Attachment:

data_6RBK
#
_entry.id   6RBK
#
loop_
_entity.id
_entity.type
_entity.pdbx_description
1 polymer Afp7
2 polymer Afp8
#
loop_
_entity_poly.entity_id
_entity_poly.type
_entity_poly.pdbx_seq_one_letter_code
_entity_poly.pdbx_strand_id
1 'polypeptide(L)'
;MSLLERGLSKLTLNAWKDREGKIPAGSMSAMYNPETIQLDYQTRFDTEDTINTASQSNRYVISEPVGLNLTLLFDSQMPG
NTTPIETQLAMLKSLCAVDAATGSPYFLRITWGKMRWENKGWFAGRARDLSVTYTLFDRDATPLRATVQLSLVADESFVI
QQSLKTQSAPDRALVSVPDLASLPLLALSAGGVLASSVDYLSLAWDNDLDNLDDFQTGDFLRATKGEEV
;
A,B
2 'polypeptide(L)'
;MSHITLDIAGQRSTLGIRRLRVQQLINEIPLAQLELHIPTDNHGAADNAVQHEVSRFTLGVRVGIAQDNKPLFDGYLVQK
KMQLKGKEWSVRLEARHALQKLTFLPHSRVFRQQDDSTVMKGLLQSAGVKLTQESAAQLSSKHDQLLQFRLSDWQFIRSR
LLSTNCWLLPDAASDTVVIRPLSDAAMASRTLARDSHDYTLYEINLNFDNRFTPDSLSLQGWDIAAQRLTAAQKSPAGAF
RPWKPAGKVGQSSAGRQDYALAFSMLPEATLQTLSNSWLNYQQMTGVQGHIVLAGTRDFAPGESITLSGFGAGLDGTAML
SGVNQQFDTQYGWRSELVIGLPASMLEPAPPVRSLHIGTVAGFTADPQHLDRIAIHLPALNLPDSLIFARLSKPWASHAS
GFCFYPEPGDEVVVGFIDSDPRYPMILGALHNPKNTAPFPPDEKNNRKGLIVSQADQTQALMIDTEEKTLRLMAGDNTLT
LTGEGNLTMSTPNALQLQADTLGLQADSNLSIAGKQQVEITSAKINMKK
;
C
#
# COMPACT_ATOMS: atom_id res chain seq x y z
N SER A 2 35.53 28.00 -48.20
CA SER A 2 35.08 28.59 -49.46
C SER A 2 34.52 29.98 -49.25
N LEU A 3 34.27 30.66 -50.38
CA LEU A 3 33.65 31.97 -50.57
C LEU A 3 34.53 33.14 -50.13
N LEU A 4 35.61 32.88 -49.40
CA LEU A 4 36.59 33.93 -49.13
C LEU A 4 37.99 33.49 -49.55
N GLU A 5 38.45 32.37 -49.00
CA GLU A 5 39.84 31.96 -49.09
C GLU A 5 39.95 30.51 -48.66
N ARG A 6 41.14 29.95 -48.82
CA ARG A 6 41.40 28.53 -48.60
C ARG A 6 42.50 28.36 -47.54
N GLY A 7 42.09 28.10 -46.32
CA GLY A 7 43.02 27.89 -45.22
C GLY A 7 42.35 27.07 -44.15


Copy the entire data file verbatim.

data_6RBK
#
_entry.id   6RBK
#
loop_
_entity.id
_entity.type
_entity.pdbx_description
1 polymer Afp7
2 polymer Afp8
#
loop_
_entity_poly.entity_id
_entity_poly.type
_entity_poly.pdbx_seq_one_letter_code
_entity_poly.pdbx_strand_id
1 'polypeptide(L)'
;MSLLERGLSKLTLNAWKDREGKIPAGSMSAMYNPETIQLDYQTRFDTEDTINTASQSNRYVISEPVGLNLTLLFDSQMPG
NTTPIETQLAMLKSLCAVDAATGSPYFLRITWGKMRWENKGWFAGRARDLSVTYTLFDRDATPLRATVQLSLVADESFVI
QQSLKTQSAPDRALVSVPDLASLPLLALSAGGVLASSVDYLSLAWDNDLDNLDDFQTGDFLRATKGEEV
;
A,B
2 'polypeptide(L)'
;MSHITLDIAGQRSTLGIRRLRVQQLINEIPLAQLELHIPTDNHGAADNAVQHEVSRFTLGVRVGIAQDNKPLFDGYLVQK
KMQLKGKEWSVRLEARHALQKLTFLPHSRVFRQQDDSTVMKGLLQSAGVKLTQESAAQLSSKHDQLLQFRLSDWQFIRSR
LLSTNCWLLPDAASDTVVIRPLSDAAMASRTLARDSHDYTLYEINLNFDNRFTPDSLSLQGWDIAAQRLTAAQKSPAGAF
RPWKPAGKVGQSSAGRQDYALAFSMLPEATLQTLSNSWLNYQQMTGVQGHIVLAGTRDFAPGESITLSGFGAGLDGTAML
SGVNQQFDTQYGWRSELVIGLPASMLEPAPPVRSLHIGTVAGFTADPQHLDRIAIHLPALNLPDSLIFARLSKPWASHAS
GFCFYPEPGDEVVVGFIDSDPRYPMILGALHNPKNTAPFPPDEKNNRKGLIVSQADQTQALMIDTEEKTLRLMAGDNTLT
LTGEGNLTMSTPNALQLQADTLGLQADSNLSIAGKQQVEITSAKINMKK
;
C
#
# COMPACT_ATOMS: atom_id res chain seq x y z
N SER A 2 35.53 28.00 -48.20
CA SER A 2 35.08 28.59 -49.46
C SER A 2 34.52 29.98 -49.25
N LEU A 3 34.27 30.66 -50.38
CA LEU A 3 33.65 31.97 -50.57
C LEU A 3 34.53 33.14 -50.13
N LEU A 4 35.61 32.88 -49.40
CA LEU A 4 36.59 33.93 -49.13
C LEU A 4 37.99 33.49 -49.55
N GLU A 5 38.45 32.37 -49.00
CA GLU A 5 39.84 31.96 -49.09
C GLU A 5 39.95 30.51 -48.66
N ARG A 6 41.14 29.95 -48.82
CA ARG A 6 41.40 28.53 -48.60
C ARG A 6 42.50 28.36 -47.54
N GLY A 7 42.09 28.10 -46.32
CA GLY A 7 43.02 27.89 -45.22
C GLY A 7 42.35 27.07 -44.15